Education, training, laws all barriers to medication abortions in family medicine

Study finds administrative, community support aid in expanding access.

Education, training, administrative support and state laws all prevent family medicine physicians from providing medication abortions (MAB), according to a new study.

Researchers interviewed U.S. family doctors about their experiences navigating barriers to providing MAB in primary care.

“Our study highlights the ongoing individual, system and policy barriers family physicians face in integrating medication abortion into primary care,” lead author Na’amah Razon, MD, PhD, assistant professor of family and community medicine at UC Davis Health said in a press release. “This is a critical time where family physicians can and should play a role in strengthening abortion access.”

The study, “Family Physicians’ Barriers and Facilitators in Incorporating Medication Abortion,” was published May 18 in the Journal of the American Board of Family Medicine.

“We found that training, administrative and community support, and internal motivation to overcome barriers help family physicians integrate MAB in primary care services,” the study said. “Federal and state laws, absences of training, stigma around abortion provision, inaccurate or limited knowledge of institutional barriers, and administrative resistance all contributed to doctors excluding abortion provision from their scope of practice.”

The researchers said they proposed a framework to develop communications strategies to help motivate family physicians to provide MAB and address the individual and system barriers that family physicians face.

Federal rules

The study, based on interviews conducted January to October 2019, did not refer specifically to the U.S. Supreme Court draft ruling that would overturn the 1973 landmark decision in Roe v Wade and the 1992 Supreme Court decision on abortion rights, known as Planned Parenthood of Southeastern Pa. v. Casey. The Supreme Court has confirmed the authenticity of the draft but said it did not represent a final decision in the case.

In 2000, the U.S. Food and Drug Administration (FDA) approved mifepristone for MAB. The researchers said studies have shown MAB to be safe and effective, but potential access to the drug through primary care, has not happened.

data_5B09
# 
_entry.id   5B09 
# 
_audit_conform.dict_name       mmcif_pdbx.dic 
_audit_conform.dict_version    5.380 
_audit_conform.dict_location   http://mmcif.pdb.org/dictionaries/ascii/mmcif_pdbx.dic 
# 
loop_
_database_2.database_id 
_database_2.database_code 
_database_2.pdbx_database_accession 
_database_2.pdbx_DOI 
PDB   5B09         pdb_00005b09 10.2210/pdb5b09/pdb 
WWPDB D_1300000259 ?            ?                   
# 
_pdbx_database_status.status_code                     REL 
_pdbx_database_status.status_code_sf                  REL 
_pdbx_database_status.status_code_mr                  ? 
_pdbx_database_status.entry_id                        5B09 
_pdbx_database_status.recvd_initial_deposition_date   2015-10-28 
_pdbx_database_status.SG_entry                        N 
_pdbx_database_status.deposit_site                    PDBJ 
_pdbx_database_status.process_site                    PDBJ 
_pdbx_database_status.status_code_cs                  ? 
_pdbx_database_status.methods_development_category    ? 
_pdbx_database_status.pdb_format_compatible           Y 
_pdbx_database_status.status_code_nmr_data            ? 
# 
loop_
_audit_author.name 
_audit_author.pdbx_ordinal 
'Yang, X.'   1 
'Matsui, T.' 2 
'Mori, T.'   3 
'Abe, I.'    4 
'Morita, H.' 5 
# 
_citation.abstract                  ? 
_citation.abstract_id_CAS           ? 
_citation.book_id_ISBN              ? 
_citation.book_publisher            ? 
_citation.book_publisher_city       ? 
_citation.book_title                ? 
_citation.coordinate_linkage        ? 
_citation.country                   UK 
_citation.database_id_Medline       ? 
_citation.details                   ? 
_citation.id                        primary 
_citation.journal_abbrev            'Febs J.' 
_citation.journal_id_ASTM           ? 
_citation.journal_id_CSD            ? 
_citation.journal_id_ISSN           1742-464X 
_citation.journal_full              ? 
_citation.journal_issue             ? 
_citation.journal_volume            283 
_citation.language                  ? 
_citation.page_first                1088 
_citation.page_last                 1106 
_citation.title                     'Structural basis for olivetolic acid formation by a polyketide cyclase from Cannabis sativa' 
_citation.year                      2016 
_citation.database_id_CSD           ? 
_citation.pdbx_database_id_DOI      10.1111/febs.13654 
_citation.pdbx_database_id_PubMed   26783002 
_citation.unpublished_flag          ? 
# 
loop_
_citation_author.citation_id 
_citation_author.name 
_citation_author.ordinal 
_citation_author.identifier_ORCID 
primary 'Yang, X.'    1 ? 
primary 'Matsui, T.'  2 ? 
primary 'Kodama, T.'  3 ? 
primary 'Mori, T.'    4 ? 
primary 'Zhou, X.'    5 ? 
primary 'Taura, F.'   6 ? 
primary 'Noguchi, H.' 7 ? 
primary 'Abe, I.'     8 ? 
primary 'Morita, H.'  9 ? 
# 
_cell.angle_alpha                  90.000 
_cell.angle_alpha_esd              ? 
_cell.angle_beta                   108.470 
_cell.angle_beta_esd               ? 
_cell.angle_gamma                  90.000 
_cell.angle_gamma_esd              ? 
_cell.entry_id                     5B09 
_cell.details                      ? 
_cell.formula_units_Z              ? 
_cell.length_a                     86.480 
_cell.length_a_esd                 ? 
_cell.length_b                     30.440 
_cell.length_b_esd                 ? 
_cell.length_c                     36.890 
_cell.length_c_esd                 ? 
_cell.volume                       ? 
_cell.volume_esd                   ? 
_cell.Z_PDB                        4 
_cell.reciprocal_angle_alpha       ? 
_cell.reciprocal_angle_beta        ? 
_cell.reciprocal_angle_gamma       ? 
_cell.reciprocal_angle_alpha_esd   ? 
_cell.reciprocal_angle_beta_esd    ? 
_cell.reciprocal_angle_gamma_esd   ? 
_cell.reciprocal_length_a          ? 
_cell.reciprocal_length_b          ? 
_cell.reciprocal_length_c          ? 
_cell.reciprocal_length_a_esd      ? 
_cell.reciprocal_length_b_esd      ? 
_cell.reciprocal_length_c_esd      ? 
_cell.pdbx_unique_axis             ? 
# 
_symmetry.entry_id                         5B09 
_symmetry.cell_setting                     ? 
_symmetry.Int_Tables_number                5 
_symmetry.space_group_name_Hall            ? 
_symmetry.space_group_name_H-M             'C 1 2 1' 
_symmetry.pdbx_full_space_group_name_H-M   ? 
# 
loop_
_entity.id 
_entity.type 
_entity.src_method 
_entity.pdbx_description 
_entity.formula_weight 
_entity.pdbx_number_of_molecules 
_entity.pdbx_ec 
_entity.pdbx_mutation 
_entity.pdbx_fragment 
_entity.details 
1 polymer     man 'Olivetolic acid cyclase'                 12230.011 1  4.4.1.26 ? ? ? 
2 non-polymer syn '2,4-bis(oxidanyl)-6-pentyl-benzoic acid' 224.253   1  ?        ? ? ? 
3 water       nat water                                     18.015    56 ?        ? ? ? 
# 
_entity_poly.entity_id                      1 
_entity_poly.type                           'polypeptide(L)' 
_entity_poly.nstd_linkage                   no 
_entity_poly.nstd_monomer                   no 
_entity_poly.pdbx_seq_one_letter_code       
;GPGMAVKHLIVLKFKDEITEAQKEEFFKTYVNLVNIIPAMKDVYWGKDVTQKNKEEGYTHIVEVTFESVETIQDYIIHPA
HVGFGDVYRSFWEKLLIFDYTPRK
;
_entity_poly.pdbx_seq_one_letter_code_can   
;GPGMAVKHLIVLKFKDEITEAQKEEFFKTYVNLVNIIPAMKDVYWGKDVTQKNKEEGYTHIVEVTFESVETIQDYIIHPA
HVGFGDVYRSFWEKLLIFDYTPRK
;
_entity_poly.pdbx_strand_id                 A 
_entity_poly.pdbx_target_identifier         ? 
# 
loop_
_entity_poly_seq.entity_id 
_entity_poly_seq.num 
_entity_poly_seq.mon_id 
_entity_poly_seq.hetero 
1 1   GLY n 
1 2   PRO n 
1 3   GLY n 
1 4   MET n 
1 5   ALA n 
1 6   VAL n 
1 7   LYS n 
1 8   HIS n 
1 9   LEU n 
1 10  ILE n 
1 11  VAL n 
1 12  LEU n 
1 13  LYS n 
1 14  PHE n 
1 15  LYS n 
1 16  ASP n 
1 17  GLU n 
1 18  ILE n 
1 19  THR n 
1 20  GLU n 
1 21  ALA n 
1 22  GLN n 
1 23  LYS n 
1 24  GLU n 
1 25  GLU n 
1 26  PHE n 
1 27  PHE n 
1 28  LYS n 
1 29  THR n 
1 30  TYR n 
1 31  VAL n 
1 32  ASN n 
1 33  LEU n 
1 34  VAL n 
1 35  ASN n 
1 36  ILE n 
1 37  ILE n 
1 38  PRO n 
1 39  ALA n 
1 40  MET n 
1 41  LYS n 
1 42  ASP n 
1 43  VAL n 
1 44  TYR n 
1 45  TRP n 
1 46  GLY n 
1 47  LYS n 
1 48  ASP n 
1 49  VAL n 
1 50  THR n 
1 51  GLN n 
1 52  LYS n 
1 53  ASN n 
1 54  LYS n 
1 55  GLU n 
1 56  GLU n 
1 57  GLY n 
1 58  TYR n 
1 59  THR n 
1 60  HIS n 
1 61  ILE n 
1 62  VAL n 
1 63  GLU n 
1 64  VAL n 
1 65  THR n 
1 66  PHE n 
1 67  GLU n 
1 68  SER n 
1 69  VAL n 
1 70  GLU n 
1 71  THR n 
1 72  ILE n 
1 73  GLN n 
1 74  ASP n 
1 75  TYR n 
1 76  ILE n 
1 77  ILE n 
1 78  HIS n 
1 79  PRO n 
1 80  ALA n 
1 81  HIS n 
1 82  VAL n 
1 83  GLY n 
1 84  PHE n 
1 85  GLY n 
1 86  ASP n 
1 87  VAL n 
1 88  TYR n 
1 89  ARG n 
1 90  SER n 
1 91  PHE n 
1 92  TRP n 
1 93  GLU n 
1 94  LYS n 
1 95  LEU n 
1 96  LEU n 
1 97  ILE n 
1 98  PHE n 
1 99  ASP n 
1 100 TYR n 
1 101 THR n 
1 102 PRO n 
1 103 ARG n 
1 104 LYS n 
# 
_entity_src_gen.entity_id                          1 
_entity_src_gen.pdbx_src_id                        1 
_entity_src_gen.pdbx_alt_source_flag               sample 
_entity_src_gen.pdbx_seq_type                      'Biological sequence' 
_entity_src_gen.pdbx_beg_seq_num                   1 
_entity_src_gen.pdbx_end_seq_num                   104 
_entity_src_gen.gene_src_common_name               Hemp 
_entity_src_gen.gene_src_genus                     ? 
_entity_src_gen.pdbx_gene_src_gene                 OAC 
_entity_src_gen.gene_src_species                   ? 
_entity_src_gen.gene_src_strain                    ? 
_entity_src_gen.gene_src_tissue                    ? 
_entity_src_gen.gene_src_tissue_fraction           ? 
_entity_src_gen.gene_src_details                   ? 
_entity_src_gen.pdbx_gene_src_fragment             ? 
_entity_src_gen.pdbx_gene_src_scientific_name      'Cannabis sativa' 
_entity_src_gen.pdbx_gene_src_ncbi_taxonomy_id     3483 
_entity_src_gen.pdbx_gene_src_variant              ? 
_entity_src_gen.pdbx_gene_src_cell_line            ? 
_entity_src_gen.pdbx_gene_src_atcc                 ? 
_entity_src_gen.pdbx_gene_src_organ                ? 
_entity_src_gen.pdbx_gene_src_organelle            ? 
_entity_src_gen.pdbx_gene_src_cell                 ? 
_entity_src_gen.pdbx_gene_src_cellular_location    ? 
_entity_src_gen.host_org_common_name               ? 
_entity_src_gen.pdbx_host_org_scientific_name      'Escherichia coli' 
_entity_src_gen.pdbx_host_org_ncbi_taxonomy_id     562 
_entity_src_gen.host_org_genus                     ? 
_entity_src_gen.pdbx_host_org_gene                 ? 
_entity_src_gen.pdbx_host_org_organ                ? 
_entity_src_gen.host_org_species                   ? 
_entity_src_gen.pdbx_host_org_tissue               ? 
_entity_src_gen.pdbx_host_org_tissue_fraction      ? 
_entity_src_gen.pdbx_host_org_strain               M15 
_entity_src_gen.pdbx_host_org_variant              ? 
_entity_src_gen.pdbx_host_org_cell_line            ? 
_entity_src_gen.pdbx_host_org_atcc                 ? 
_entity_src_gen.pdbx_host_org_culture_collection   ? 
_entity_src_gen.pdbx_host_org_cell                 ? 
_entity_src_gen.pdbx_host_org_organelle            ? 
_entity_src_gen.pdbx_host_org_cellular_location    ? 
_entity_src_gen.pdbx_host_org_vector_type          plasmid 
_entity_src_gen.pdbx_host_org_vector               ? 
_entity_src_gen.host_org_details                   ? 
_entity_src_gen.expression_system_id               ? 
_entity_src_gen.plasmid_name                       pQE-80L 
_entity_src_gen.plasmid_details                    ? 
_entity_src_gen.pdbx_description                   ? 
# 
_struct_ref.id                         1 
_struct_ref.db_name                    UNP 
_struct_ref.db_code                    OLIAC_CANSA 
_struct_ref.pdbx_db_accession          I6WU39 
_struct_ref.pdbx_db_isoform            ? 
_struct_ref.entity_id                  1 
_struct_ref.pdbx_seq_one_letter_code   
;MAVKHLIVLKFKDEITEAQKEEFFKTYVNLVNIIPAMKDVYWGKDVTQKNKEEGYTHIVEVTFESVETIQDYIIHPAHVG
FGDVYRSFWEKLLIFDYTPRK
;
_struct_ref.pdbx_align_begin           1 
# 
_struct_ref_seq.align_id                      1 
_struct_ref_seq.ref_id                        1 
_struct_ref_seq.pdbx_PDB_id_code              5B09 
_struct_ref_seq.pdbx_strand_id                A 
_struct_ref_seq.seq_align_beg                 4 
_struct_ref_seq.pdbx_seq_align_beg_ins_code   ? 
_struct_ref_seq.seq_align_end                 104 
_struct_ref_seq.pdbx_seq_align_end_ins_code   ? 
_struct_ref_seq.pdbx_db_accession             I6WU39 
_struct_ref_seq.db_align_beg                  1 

“This approval created the potential to integrate abortion services into primary care, which abortion advocates hoped would normalize abortion services and broaden access,” the study said. “Unfortunately, such an expansion of abortion provision in primary care has not occurred.”

The researchers interviewed 41 early career family physicians, who completed their residencies within the last 10 years, and seven family physician leaders with experience integrating abortion into family medicine or motivating other family physicians to expand their scope.

The doctors were classified into three groups:

  • 11 physicians did not receive training and do not provide abortions.
  • 20 physicians received training but do not provide abortions.
  • 17 physicians who received training and provided abortions.

Physicians who received training on MAB, but did not provide abortions, cited as barriers such as the FDA’s “stringent” criteria for mifepristone prescriptions, and the federal law known as the Hyde Amendment, which prohibits federal funding from being used for abortion.

As a result, 95% of U.S. abortions took place within dedicated clinics, as of 2017, according to the study. Among physicians who provided abortions, 60% practiced in reproductive health clinics.

Although MAB has been slow to move into primary care practices, the American College of Physicians, the American Medical Association and the American College of Obstetricians and Gynecologists have opposed Supreme Court action to overturn Roe v Wade. They argue doing so would undermine patient rights and the doctor-patient relationship.